Presentation on theme: "L Exercise Training and Body Composition Training."— Presentation transcript:
l Exercise Training and Body Composition Training
Exercise and Body Comp l Adaptations to exercise training depend on many interrelated factors: l initial level of training, l gender, l body fat levels and distribution, l age, l genetic makeup.
Conundrum l Most research has been conducted over a short period of time (i.e., 8 to 20 weeks). l Most effects manifest themselves over an extended period of time.
Exercise and Body Comp l Using short term studies to predict long term results is problematic since the changes are likely to be exponential in nature and eventually plateau.
Exercise and Body Comp l Cross-sectional comparisons between habitual exercisers and sedentary individuals provide some insight as to how long-term exercise training may affect body composition, but these comparisons suffer from self-selection bias.
Exercise and Body Comp l Since exercise training-induced changes in body composition are dependent on various external factors (e.g., gender, age, genetic makeup), changes in body composition following an exercise training program vary greatly.
Exercise and Body Weight l In general, loss of body weight in an exercise program is more likely if the initial body weight in an exercise program is markedly greater than the desired level, the person is sedentary, and there is a high percentage of fat in the diet.
Exercise and Body Weight l In males, exercise-induced changes in body weight are more closely correlated with weekly exercise energy expenditure (r = -.61) than with either the number of exercise sessions per week (r = -.32) or minutes per session (r = -.37).
Exercise and Body Weight l For women, the correlations were much lower for all indices of energy expenditure (weekly exercise energy expenditure, r =.03; sessions per week, r = -.19; minutes per session, r = -.16) and were statistically nonsignificant (p >.05), suggesting that men and women respond differently to exercise training.
Exercise and Body Weight l Exercise intensity does not appear to affect the rate at which weight is lost.
Exercise and Body Weight l The loss of weight due to participation in an exercise training program is related to the degree to which one is overweight.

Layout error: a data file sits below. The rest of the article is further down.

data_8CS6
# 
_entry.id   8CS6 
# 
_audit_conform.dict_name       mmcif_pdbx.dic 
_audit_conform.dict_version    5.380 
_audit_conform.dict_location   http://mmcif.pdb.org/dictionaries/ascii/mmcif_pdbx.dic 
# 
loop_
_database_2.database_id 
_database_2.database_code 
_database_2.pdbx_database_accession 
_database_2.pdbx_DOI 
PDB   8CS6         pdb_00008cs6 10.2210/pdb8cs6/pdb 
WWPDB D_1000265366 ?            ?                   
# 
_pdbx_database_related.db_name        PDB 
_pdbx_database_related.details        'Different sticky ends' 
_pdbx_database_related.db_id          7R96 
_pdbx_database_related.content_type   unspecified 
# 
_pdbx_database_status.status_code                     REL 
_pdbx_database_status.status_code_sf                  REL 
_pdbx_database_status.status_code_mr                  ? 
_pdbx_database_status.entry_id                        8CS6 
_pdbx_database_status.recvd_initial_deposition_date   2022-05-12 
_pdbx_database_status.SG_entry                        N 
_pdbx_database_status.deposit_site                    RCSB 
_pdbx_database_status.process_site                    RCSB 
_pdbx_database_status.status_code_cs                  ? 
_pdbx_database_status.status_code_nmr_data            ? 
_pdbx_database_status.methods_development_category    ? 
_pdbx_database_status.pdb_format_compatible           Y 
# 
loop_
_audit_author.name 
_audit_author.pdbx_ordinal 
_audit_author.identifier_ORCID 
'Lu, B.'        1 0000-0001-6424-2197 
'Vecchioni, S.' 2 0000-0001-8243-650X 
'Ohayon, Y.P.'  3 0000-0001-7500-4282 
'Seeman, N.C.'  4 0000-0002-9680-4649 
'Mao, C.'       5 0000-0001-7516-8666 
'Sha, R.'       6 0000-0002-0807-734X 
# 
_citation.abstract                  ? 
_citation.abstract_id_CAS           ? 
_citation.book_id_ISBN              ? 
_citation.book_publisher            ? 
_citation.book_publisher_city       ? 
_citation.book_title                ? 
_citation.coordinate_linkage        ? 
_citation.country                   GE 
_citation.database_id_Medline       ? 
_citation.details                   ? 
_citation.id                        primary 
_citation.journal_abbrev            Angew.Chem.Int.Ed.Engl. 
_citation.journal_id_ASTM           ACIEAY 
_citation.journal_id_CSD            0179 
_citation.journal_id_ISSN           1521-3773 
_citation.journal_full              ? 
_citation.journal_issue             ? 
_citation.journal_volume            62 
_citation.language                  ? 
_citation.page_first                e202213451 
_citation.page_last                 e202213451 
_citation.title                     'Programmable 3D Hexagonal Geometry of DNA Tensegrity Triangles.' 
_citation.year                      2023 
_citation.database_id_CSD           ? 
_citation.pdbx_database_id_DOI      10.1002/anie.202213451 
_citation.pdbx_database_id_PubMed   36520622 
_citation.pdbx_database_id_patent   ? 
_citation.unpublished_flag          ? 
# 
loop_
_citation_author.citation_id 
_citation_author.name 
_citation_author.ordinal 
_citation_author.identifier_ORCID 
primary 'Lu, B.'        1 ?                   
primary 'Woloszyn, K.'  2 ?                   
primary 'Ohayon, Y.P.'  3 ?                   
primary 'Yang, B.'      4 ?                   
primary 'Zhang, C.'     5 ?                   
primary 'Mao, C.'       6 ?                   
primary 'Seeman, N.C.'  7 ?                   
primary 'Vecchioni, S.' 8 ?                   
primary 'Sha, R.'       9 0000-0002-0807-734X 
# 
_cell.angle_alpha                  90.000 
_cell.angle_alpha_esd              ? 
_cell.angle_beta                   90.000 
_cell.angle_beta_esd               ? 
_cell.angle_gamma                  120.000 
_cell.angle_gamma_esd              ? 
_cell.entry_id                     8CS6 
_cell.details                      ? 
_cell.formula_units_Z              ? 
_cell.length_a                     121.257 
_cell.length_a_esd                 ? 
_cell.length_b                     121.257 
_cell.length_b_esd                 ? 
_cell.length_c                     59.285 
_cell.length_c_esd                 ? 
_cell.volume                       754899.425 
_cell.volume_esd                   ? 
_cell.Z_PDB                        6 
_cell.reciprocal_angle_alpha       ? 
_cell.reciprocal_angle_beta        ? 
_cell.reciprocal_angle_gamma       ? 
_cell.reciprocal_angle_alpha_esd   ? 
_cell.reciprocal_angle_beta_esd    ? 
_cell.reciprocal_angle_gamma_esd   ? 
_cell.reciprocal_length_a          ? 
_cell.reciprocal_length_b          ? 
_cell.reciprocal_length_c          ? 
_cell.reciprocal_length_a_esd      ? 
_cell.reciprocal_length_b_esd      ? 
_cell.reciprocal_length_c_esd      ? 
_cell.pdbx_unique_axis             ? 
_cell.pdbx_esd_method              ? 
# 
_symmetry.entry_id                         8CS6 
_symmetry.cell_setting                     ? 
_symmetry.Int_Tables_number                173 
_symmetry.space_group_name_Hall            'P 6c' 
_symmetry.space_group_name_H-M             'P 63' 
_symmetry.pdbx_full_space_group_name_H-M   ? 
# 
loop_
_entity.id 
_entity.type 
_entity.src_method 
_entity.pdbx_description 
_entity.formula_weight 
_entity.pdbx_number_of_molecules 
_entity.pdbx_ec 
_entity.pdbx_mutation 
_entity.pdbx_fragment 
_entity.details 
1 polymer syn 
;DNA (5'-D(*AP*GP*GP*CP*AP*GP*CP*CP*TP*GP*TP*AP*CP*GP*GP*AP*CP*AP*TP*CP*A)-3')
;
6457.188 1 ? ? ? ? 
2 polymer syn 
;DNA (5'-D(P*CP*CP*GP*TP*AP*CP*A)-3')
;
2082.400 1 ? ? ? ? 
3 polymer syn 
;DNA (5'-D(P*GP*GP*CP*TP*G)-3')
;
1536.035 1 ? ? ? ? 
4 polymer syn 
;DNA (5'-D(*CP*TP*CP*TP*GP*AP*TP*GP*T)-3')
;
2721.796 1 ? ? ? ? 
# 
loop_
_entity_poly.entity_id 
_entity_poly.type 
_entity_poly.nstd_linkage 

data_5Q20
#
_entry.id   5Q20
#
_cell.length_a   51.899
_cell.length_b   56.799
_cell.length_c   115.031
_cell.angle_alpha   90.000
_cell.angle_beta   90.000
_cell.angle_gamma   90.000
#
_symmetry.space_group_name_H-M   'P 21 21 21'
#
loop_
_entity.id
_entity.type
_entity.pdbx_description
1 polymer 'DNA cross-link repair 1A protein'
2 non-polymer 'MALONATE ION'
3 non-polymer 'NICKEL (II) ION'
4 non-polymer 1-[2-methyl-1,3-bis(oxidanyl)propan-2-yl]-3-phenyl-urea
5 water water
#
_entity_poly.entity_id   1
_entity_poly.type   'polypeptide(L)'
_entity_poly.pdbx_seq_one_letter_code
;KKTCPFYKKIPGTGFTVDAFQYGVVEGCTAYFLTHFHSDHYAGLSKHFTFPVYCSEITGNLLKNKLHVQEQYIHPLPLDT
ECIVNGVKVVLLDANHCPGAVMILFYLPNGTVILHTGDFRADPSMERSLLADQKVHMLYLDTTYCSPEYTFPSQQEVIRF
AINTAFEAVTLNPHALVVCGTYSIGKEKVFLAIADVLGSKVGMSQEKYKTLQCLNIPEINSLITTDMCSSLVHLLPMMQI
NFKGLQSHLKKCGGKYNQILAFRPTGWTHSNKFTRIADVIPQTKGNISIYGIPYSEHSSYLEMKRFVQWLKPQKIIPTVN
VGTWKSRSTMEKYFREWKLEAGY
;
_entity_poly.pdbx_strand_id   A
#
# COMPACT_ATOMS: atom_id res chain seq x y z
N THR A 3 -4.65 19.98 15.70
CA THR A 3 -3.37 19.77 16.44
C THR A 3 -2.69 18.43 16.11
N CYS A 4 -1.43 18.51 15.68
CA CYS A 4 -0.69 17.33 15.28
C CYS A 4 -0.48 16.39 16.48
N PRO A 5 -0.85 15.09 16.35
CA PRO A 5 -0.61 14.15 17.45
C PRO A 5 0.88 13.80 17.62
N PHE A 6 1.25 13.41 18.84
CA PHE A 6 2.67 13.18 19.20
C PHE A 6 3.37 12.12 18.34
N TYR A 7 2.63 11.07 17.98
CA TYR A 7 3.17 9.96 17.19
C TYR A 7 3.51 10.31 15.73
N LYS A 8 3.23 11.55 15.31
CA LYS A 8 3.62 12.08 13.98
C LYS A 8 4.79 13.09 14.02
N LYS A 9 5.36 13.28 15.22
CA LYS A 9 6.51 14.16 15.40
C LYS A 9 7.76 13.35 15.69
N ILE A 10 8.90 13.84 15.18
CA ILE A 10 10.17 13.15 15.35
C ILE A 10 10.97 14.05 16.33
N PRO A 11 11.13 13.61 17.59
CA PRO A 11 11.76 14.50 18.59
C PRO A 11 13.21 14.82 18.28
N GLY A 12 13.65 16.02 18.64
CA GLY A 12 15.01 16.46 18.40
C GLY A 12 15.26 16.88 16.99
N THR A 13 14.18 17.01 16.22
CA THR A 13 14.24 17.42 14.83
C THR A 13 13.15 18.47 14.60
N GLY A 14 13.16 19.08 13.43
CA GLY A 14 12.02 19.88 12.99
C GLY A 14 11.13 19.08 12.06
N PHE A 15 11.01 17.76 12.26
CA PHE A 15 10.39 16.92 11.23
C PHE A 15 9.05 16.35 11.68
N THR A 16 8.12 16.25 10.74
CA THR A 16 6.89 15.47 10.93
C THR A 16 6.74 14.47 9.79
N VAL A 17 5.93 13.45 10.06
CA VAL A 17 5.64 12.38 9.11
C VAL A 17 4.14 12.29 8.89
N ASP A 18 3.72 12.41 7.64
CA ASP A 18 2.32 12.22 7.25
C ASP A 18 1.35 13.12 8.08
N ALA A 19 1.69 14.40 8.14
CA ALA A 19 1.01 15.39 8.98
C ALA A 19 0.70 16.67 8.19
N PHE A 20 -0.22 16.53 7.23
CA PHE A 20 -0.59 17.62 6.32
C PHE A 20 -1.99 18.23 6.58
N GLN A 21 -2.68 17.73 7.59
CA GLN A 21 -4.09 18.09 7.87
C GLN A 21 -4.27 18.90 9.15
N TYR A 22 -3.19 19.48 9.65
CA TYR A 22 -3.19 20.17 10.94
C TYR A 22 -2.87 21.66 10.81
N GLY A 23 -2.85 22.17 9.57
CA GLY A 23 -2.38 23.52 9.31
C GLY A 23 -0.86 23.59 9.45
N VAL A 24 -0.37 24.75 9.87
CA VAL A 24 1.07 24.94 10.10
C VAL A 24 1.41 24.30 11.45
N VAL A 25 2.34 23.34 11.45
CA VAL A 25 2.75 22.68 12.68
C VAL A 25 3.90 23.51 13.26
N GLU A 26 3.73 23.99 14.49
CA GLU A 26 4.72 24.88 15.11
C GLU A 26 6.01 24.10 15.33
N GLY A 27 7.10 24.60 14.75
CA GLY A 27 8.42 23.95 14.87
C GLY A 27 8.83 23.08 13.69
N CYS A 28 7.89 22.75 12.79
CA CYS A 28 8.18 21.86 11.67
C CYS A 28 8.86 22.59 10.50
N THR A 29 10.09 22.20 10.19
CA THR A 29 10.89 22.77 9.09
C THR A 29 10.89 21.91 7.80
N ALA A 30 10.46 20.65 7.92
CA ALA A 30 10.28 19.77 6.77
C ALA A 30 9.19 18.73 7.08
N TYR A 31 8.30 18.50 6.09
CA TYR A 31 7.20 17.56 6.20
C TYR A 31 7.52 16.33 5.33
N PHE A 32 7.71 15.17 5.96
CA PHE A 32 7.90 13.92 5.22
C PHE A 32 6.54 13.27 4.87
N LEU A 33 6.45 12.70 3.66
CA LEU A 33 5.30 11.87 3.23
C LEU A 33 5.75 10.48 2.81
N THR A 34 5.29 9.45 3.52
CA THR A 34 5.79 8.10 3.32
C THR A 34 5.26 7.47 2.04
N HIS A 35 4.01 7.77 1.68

Exercise and Body Weight l Older women may be more likely to lose weight in response to an exercise training program than younger women.
Exercise and Body Weight l A lifetime of regular physical activity can minimize weight gain, or conversely, older adults who are overweight are likely to lose weight in response to exercise training.
Summary l The response of body weight to aerobic exercise training appears to be quite variable, with males more likely to lose weight in response to the initiation of an exercise training program than females.
Summary l A loss of body weight is also more likely for individuals who are overfat.
Summary l The loss of weight in response to an exercise training program appears to be more dependent on total energy expenditure than on the frequency, duration, and intensity of the exercise.
Exercise and Fat Mass l Most of the weight lost with aerobic training is fat. l In addition, most of the variability between subjects in exercise-induced changes in body weight are related to differences in the loss of fat.
Exercise and Fat Mass l This may be due in part to differences among individuals with respect to the number, type, and distribution of adipocytes.
Exercise and Fat Mass l The response of body fat to exercise training depends on adipocyte morphology and function.
Exercise and Fat Mass l Exercise training seems able to induce reductions in adipocyte volumes to some “floor” level, and therefore body weight commonly stabilizes at a lower value after an exercise training program. l Set Point Theory
Exercise and Fat Mass l An exercise training program will have only small effects on the total body fat of individuals in whom adipocyte volume is near the “floor” level at the initiation of the program.
Exercise and Fat Mass l Losses in body fat with exercise training may be proportional to the increase in exercise energy expenditure until adipocyte volumes are reduced to a threshold level.